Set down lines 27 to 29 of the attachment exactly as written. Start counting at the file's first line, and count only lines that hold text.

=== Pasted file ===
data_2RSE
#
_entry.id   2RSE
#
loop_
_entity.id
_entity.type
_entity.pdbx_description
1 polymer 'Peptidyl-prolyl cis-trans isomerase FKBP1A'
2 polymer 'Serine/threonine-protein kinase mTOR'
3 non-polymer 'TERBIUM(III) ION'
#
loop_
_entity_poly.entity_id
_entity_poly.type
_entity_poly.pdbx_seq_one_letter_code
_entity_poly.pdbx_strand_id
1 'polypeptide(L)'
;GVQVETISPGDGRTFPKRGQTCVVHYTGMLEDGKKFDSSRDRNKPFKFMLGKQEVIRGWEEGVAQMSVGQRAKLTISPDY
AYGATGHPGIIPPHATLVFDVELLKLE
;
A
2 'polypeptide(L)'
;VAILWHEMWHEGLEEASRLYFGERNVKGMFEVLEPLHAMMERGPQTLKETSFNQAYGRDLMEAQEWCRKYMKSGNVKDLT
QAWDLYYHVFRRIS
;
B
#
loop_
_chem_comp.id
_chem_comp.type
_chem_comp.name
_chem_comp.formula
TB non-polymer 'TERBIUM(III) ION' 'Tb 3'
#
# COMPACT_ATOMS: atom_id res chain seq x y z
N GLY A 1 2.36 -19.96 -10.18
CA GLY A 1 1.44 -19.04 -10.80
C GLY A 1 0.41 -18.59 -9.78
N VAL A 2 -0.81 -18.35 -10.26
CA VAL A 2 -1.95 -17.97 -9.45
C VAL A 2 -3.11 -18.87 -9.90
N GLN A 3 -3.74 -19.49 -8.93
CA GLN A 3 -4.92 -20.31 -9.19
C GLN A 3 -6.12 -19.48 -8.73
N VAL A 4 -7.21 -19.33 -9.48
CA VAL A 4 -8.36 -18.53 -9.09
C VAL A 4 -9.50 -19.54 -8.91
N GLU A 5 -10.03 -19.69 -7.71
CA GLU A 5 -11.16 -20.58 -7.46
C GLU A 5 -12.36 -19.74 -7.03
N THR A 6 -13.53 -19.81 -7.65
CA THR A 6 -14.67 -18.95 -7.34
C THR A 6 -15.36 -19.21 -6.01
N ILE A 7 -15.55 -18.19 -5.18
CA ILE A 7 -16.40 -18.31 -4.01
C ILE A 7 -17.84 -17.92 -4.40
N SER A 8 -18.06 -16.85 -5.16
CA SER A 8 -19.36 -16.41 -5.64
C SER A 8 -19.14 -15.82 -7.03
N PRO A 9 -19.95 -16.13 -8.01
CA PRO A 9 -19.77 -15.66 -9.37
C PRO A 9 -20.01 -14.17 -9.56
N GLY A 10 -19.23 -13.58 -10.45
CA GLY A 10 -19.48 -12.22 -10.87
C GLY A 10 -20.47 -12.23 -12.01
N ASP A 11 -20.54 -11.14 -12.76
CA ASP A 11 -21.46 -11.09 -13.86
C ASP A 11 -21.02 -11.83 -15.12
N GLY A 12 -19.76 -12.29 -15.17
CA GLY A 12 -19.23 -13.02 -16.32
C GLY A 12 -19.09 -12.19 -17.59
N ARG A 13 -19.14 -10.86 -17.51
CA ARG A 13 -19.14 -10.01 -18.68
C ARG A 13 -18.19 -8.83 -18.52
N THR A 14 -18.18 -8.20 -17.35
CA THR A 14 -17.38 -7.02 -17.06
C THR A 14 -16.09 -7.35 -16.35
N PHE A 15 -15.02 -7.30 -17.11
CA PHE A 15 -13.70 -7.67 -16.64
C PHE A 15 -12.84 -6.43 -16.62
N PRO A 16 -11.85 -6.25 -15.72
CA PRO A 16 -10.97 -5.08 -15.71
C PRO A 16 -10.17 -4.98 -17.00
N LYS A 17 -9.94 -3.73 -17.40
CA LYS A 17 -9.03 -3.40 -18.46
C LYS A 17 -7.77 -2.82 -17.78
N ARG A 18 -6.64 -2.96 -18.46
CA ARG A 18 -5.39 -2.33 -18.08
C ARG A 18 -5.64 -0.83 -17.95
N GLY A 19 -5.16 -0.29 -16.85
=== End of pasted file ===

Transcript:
B
#
loop_